02-03-00, 11:41 AM (GMT)
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7. "RE: Pretentiousness in dance"
In response to message #6
 
   Eugene, this is not dance. But surely a Wagner opera, as you mentioned, would attract a lot of businessmen because there's a lot of corporate entertainment of business clients at such opera performances, especially if it's at Covent Garden. And even if it's a 20th century opera at Covent Garden, there would still be seats for the corporate sponsors, I would have thought.


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jonathan

02-03-00, 11:24 PM (GMT)
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8. "RE: Pretentiousness in dance"
In response to message #7
 
   Well, I guess this all proves my point - we all know when we think something's pretentious, but just try and define it. I want evidence, lists, words and factors that define this thing that we all feel but can't describe.

Eugene's response typifies the Germanic aesthetic masochist attitude - my knowledge is not great enough, I do not understand enough about art to allow my gut to respond.

Will someone please bite the bullet and define pretentiousness? Oh, thank you, I don't mind if I do. A work of art (or a programme note thereof) that makes the viewer feel as if they are not allowed to react to it except in the terms laid down by the artist.



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jonathan

02-03-00, 11:43 PM (GMT)
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9. "Summary so far"
In response to message #8
 
   The situation so far:

* an unwillingness or inability to include fun as an aspect of the human condition

* knowing what the audience wants, and deliberately giving them what you want instead

* some artists who think their very presence is enough to satisfy an audience

* pretentiousness resides not so much in the dance works themselves as in the accompanying programme notes

* flyers often feature some desperate stuff that probably turns more off than on

* poor choreography, is complimented by poor media leading to a powerfully *bad* experience

* not convinced that lack of understanding is the ENTIRE reason for our dislike for alot of modern dance

* A work of art (or a programme note thereof) that makes the viewer feel as if they are not allowed to react to it except in the terms laid down by the artist.


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Jane S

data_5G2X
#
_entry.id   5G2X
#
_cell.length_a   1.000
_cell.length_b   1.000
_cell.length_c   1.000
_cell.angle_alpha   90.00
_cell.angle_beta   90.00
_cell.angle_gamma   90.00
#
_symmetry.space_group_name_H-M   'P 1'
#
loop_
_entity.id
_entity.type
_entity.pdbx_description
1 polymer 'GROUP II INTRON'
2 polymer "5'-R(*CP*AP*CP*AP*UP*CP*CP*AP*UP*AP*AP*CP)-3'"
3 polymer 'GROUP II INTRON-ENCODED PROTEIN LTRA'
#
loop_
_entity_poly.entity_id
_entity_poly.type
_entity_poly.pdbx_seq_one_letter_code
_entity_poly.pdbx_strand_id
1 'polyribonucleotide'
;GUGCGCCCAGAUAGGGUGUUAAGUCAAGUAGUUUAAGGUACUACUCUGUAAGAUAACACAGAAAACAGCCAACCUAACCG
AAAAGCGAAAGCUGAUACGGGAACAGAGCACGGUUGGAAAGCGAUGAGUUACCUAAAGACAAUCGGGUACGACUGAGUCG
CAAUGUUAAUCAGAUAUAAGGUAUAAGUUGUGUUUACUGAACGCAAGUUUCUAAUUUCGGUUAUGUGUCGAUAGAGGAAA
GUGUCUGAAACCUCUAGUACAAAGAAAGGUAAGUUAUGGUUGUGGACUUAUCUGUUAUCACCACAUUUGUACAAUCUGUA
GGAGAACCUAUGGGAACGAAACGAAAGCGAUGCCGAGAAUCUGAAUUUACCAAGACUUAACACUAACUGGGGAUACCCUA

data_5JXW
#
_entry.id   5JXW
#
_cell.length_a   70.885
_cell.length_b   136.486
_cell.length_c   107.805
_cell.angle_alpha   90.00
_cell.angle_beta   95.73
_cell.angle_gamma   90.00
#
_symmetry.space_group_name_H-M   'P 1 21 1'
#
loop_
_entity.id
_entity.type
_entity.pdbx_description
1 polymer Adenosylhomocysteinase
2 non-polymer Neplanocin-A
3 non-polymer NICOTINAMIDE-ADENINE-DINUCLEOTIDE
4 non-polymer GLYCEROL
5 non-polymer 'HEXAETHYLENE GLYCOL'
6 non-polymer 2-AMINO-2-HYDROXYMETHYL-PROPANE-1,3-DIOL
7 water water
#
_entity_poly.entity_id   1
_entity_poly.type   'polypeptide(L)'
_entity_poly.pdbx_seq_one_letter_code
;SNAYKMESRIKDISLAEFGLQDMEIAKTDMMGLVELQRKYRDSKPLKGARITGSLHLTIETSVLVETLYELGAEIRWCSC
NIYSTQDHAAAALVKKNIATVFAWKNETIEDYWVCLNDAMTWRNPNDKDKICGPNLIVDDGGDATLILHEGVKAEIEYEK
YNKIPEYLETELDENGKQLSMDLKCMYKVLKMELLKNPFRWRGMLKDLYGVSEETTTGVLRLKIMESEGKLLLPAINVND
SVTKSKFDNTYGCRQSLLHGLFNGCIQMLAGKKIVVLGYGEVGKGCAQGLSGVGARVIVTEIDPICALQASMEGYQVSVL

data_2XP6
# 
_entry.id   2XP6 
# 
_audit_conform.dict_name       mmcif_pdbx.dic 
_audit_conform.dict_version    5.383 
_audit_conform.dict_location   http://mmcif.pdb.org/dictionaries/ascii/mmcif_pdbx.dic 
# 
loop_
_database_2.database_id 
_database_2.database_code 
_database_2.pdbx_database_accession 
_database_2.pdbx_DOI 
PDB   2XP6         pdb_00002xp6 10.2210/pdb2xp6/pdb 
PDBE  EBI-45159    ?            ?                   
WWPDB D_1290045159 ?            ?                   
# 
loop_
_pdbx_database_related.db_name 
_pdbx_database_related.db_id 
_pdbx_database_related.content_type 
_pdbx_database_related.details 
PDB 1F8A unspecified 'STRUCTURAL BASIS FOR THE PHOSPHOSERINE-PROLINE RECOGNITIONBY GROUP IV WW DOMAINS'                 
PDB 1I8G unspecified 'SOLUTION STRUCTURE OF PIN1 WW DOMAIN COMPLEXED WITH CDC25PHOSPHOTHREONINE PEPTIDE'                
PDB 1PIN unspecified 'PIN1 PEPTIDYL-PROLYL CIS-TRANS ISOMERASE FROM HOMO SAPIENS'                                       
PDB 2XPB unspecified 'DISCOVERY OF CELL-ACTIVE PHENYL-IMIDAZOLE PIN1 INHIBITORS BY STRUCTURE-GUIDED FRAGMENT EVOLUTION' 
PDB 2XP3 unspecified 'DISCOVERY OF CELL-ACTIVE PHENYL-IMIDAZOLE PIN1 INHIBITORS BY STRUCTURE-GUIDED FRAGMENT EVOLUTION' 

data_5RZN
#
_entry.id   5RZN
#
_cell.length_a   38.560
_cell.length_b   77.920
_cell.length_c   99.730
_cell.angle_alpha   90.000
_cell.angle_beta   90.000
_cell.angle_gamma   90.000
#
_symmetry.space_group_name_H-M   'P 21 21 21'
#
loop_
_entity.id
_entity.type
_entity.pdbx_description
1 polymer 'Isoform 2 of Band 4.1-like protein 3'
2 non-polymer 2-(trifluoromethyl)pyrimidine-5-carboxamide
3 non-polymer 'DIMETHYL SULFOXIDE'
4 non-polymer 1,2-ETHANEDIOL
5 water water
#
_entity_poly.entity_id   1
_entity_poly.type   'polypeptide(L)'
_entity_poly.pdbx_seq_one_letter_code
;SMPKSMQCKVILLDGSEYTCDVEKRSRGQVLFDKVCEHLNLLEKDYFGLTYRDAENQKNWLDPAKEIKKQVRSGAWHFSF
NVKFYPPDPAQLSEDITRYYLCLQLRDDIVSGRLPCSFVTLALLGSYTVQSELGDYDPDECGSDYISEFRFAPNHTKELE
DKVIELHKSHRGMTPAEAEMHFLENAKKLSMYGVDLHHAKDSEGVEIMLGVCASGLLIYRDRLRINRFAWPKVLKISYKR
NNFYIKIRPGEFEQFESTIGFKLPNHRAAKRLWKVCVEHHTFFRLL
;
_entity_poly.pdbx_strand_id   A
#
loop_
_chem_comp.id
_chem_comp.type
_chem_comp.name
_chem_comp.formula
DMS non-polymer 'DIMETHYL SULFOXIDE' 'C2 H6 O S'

03-03-00, 03:26 PM (GMT)
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10. "RE: Summary so far"
In response to message #9
 
   How about: a pretentious work is one that claims, explicitly or implicitly, a significance (moral, political, artistic or just plain old cosmic) which is not justified by what we actually see on stage.


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Cath

12-03-00, 00:57 AM (GMT)
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11. "RE: Summary so far"
In response to message #10
 
   How about, What is pretentious for one is not for another.
It depends on one's background and current interests. Personally, I think most ballet is complete pretentious twaddle, (now that's laying open the door isn't it) BUT, not all ballet is.I also think a lot of contemporary dance is twaddle too, yet that is what I do for a living.
It takes real strength of commitment and character to make a dance work and then expose it to all for demolition, as it would appear. It is much more nerve wracking and self exposing to choreograph work than it is to just perform it. I have known choreographers who have to hide in the bar during the show as they can't bear to watch it.
Regarding those dreaded programme notes - most choreographers I have worked with do not wish to write them as they would like the piece to be viewed as it stands - for individual interpretation, (apart from a couple of egotists down DV8 way),and the only reason programme notes appear is often because the theatres insist on some as the audience have continually requested some hook that they could use to access the piece. I suspect this is from people who can be bothered to fill in those audience surveys. I for one never did and would rather find my own way into a piece than be fed some line that sounds awfully like a soundbite.
There -I'm done.
for the time being
Cath


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jonathan

12-03-00, 09:35 AM (GMT)
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12. "RE: Summary so far"
In response to message #11
 
   Yes, I agree that what is pretentious for one person may not be pretentious for another. What I am interested in finding out is, what aspect of a work (or our personality) flicks the "urgh! Pretentious" switch in our brains, even if the works in question are completely different.

For example, you might say that ballet is pretentious twaddle because it's archaic period-piece nonsense and that dancers are not expressing anything genuine or interesting, just performing steps which went out of fashion in 1890. I feel the same way about a lot of "contemporary" music which drags music kicking and screaming into...er...the 1960s avant-garde.

In both cases, though the works may be different, the principle is essentially the same.